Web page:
House Agriculture Committee Chairman Frank Lucas, R-Okla., and Ranking Member Collin Peterson, D-Minn., Friday released the House draft of the 2013 Farm Bill, touting nearly $40 billion in savings.
Lucas said the bill is a "responsible and balanced bill that addresses Americans' concerns about federal spending and reforms farm and nutrition policy to improve efficiency and accountability."
The House will begin markup on the bill May 15. Highlights of the bill include:
Like the Senate draft, the House draft ends direct payments. Counter-cyclical payments, the Average Crop Revenue Election program, and the Supplemental Revenue Assistance Payments would also be discontinued under the plan.
Producers would have the option of selecting Price Loss Coverage or Revenue Loss Coverage. Cotton farmers may also purchase a group-risk policy, STAX. The Supplemental Coverage Option will also be available.
Dairy and livestock
Under both the House and the Senate drafts, dairy policy is similar. Industry groups have disagreed over the proposal, but just as last year's farm bill, both the senate and house have proposed the Dairy Security Act, complete with a Dairy Market Stabilization Program.
The proposal would do away with the Milk Income Loss Contract program and the Dairy Export Incentive Program, as well as the Federal Milk Marketing Order Review Commission.
The draft would reauthorize the Dairy Forward Pricing, the Dairy Indemnity Program, and Dairy Promotion and Research.
Disaster assistance is included in the House draft. The Livestock Indemnity Program, Livestock Forage Program, Emergency Assistance for Livestock, Honey Bees, and Farm-raised Fish is also included.
For producers that have been in drought conditions for a prolonged period, an additional month of support is provided in the Livestock Forage Program.
Approximately $6 billion will be saved in the conservation title by streamlining 23 programs into 13, just as the Senate draft outlines.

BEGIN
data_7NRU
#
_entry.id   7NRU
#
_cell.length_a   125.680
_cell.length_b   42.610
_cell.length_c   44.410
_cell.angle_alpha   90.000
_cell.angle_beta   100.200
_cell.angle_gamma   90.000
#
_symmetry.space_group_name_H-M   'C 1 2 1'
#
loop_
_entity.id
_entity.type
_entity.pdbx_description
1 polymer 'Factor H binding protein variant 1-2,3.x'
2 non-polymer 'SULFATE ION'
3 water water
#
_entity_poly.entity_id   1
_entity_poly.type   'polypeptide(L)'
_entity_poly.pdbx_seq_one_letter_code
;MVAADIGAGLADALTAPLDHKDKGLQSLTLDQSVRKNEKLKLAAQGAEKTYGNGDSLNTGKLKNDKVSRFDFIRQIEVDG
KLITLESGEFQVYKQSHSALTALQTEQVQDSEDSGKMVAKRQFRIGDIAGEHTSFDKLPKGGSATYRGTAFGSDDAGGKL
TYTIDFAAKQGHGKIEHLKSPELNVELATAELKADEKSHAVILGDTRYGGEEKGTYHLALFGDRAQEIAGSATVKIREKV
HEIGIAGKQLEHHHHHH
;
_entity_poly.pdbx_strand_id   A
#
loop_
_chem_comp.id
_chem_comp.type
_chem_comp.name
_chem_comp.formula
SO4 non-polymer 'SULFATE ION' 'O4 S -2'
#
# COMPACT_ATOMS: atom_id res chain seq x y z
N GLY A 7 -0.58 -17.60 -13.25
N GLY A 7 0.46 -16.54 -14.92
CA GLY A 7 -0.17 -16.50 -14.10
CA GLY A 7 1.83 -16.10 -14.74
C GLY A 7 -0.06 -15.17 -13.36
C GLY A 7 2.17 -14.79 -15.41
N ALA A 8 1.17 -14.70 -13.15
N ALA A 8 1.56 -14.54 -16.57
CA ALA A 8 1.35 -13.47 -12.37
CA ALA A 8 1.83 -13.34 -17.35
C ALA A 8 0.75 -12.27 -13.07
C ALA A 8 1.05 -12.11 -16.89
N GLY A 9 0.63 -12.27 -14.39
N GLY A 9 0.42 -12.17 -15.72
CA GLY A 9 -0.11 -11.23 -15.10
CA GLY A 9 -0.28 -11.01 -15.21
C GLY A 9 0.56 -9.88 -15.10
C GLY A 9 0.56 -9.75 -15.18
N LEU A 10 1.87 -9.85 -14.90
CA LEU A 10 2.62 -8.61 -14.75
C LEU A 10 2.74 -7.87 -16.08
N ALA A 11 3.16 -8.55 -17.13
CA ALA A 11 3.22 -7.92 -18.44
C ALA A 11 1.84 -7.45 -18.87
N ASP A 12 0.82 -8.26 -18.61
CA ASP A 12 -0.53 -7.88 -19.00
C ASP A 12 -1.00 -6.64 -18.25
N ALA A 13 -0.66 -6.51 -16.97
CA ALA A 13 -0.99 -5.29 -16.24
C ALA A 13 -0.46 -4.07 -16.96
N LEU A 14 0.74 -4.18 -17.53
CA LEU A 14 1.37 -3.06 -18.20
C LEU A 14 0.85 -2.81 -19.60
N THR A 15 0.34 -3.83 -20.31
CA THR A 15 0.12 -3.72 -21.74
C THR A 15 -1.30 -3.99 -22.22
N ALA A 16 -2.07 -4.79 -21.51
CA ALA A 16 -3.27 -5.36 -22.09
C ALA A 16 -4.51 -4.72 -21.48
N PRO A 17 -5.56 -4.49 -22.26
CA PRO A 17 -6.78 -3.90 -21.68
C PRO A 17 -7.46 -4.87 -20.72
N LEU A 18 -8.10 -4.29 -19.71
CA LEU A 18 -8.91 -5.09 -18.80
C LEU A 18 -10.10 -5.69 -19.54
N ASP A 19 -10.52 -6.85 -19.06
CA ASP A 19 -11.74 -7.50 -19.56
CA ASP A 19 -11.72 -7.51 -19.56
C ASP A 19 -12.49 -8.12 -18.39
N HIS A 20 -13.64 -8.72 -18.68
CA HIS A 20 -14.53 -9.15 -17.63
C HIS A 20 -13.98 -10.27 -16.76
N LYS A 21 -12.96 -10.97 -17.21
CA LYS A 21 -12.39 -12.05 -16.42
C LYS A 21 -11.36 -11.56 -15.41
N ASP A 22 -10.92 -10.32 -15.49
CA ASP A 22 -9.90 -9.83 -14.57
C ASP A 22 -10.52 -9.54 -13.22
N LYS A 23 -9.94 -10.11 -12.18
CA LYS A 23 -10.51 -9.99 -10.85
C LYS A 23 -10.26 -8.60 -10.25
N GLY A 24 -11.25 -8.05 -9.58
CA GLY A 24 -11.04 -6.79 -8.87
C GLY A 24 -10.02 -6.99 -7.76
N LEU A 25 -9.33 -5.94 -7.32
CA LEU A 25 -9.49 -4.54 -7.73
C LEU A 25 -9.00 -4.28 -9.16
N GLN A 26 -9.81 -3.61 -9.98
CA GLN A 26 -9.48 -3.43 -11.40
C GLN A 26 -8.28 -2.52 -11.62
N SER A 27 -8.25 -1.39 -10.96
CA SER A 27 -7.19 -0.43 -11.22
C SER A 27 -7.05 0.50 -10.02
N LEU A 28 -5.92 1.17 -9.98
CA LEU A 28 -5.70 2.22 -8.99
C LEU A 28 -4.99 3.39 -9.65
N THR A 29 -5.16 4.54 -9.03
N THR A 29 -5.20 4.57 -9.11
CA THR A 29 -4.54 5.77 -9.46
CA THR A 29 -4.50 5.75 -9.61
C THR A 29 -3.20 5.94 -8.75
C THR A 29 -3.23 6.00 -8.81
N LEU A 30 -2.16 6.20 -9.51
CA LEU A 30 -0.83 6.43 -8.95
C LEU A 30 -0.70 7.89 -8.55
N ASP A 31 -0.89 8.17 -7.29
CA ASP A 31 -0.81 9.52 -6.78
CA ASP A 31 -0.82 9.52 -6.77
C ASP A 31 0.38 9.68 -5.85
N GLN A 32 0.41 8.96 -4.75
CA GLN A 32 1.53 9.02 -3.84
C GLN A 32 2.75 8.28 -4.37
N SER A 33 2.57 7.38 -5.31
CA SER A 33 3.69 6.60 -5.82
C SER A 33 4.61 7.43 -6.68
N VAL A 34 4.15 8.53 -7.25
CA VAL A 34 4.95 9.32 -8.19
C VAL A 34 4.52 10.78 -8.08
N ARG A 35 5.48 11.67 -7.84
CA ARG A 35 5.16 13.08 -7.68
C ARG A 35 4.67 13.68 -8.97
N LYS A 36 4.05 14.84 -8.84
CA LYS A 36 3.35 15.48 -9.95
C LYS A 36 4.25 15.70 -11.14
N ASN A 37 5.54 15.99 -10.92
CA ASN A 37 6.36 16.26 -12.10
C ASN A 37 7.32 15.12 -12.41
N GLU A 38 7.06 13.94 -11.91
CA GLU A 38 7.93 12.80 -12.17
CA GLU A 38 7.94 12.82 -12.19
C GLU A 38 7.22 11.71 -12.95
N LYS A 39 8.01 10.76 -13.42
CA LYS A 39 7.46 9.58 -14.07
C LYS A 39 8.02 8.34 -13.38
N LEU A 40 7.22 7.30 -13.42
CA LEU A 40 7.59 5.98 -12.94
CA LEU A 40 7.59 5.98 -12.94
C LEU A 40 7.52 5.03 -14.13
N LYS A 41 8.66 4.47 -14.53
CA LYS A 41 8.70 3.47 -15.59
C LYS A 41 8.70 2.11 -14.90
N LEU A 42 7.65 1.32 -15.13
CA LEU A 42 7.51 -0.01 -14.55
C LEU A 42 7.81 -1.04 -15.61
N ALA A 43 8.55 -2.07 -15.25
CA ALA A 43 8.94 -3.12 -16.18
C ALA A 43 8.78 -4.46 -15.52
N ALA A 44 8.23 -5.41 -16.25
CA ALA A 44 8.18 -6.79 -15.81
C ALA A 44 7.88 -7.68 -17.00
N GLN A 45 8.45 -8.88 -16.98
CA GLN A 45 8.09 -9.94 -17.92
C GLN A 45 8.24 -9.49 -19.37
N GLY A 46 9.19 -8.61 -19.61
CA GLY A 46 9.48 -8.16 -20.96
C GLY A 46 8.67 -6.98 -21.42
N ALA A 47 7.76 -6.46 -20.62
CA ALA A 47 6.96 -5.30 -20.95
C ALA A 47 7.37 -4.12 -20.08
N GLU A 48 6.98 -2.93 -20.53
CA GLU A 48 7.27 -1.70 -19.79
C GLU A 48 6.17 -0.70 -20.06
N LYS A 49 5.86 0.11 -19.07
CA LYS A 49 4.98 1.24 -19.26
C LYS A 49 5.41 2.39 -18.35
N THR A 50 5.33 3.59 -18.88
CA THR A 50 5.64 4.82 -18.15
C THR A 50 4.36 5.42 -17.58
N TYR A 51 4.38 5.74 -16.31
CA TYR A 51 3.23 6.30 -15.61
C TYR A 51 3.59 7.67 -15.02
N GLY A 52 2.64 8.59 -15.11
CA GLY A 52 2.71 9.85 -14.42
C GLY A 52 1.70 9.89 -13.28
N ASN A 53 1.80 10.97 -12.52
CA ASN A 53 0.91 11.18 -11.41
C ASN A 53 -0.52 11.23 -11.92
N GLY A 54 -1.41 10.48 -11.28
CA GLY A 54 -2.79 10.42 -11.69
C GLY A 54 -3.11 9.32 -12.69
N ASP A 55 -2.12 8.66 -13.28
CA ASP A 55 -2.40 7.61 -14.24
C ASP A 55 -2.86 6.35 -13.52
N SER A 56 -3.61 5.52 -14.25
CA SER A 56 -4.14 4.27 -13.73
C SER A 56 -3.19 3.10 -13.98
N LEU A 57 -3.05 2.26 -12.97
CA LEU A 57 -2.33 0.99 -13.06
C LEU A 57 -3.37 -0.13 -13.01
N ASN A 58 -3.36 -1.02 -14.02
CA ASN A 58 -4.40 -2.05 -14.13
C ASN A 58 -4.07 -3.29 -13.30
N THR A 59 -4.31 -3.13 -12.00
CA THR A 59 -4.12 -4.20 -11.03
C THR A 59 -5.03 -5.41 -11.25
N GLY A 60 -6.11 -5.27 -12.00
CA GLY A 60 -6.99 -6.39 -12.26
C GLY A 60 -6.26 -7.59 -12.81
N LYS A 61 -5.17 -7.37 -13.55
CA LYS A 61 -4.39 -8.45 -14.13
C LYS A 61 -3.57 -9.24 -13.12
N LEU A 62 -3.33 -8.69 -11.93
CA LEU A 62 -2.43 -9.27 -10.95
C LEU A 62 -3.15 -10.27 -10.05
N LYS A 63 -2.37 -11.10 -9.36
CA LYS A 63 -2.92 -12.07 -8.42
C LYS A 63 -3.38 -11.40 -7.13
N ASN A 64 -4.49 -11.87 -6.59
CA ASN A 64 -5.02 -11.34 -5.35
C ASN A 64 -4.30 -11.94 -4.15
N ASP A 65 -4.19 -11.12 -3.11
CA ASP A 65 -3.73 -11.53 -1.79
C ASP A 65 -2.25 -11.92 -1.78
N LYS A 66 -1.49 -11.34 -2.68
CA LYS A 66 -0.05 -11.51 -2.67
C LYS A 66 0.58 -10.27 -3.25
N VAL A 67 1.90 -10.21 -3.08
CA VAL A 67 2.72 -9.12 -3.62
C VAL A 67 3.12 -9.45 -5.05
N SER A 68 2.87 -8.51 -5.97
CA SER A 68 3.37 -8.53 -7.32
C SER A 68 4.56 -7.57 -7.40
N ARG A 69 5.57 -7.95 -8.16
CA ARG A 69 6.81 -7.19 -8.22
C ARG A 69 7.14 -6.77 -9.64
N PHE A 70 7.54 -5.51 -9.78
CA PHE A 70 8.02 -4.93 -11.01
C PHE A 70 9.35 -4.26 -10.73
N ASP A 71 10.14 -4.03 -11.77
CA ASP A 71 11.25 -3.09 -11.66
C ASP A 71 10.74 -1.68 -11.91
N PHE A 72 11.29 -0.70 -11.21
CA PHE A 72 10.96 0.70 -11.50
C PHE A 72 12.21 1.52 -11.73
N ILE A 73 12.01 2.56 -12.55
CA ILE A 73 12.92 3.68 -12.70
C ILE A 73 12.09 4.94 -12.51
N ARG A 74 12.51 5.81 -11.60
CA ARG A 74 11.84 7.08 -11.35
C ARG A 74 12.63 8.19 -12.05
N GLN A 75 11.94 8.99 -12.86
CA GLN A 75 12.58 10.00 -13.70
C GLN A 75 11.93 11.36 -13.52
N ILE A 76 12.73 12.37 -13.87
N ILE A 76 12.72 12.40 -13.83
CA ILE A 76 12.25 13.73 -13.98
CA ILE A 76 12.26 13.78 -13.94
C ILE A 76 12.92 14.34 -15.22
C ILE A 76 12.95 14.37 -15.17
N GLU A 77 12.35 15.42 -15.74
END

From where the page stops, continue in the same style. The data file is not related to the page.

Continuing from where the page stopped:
The proposal clarifies that the programs will still provide "voluntary, incentive-based financial and technical assistance for conservation practices."
The Conservation Reserve Program would be decreased to 24 million acres under the proposal, with additional flexibility for haying and grazing.
Current funding would be maintained for the Environmental Quality Incentives Program, with priorities for beginning or disadvantaged farmers. The Conservation Stewardship Program would also be continued, but enrollment would be capped at 8.695 million acres per year.
The House draft estimates saving $20 billion through cuts to the Supplemental Nutrition Assistance Program – a large difference from the $4 billion reportedly garnered from changes to SNAP facilitation in the Senate version.
Similarly, the House plan does close loopholes including benefits for lottery winners and deceased recipients, while continuing programs for seniors and children.
Several other programs relating to trade, rural development and other USDA outreach programs would be continued in the House plan.
The current farm bill -- an extension of the 2008 bill -- expires Sept. 30.
Click here to read a summary of the House draft bill.